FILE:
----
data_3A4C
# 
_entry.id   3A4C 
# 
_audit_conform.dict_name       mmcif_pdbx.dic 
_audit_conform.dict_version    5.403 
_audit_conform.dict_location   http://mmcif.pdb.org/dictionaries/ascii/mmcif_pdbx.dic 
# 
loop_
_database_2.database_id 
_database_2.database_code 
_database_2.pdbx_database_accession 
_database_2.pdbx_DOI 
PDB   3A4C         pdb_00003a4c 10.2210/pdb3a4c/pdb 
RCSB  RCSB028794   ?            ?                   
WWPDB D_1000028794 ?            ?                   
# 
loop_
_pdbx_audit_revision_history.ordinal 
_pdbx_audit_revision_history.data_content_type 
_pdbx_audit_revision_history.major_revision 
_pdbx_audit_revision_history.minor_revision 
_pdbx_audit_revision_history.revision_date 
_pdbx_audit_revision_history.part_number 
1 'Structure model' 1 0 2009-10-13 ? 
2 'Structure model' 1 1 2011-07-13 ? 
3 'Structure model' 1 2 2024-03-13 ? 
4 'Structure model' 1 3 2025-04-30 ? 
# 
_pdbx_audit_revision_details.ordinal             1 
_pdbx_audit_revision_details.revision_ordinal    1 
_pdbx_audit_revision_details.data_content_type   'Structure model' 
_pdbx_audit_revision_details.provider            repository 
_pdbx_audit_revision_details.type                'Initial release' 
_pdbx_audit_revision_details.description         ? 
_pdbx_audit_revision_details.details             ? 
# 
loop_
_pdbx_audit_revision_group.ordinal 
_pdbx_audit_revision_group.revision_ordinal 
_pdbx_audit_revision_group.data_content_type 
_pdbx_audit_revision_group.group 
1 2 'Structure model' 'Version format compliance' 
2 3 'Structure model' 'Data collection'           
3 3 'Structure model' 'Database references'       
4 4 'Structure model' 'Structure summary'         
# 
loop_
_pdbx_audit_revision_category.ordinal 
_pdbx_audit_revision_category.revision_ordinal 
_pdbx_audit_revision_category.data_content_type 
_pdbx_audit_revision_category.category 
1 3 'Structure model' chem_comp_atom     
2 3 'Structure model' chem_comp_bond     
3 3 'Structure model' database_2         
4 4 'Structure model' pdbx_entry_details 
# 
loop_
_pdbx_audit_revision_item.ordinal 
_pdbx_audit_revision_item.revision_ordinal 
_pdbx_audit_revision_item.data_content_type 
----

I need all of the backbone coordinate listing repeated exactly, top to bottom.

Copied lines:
data_3A4C
# 
_entry.id   3A4C 
# 
_audit_conform.dict_name       mmcif_pdbx.dic 
_audit_conform.dict_version    5.403 
_audit_conform.dict_location   http://mmcif.pdb.org/dictionaries/ascii/mmcif_pdbx.dic 
# 
loop_
_database_2.database_id 
_database_2.database_code 
_database_2.pdbx_database_accession 
_database_2.pdbx_DOI 
PDB   3A4C         pdb_00003a4c 10.2210/pdb3a4c/pdb 
RCSB  RCSB028794   ?            ?                   
WWPDB D_1000028794 ?            ?                   
# 
loop_
_pdbx_audit_revision_history.ordinal 
_pdbx_audit_revision_history.data_content_type 
_pdbx_audit_revision_history.major_revision 
_pdbx_audit_revision_history.minor_revision 
_pdbx_audit_revision_history.revision_date 
_pdbx_audit_revision_history.part_number 
1 'Structure model' 1 0 2009-10-13 ? 
2 'Structure model' 1 1 2011-07-13 ? 
3 'Structure model' 1 2 2024-03-13 ? 
4 'Structure model' 1 3 2025-04-30 ? 
# 
_pdbx_audit_revision_details.ordinal             1 
_pdbx_audit_revision_details.revision_ordinal    1 
_pdbx_audit_revision_details.data_content_type   'Structure model' 
_pdbx_audit_revision_details.provider            repository 
_pdbx_audit_revision_details.type                'Initial release' 
_pdbx_audit_revision_details.description         ? 
_pdbx_audit_revision_details.details             ? 
# 
loop_
_pdbx_audit_revision_group.ordinal 
_pdbx_audit_revision_group.revision_ordinal 
_pdbx_audit_revision_group.data_content_type 
_pdbx_audit_revision_group.group 
1 2 'Structure model' 'Version format compliance' 
2 3 'Structure model' 'Data collection'           
3 3 'Structure model' 'Database references'       
4 4 'Structure model' 'Structure summary'         
# 
loop_
_pdbx_audit_revision_category.ordinal 
_pdbx_audit_revision_category.revision_ordinal 
_pdbx_audit_revision_category.data_content_type 
_pdbx_audit_revision_category.category 
1 3 'Structure model' chem_comp_atom     
2 3 'Structure model' chem_comp_bond     
3 3 'Structure model' database_2         
4 4 'Structure model' pdbx_entry_details 
# 
loop_
_pdbx_audit_revision_item.ordinal 
_pdbx_audit_revision_item.revision_ordinal 
_pdbx_audit_revision_item.data_content_type 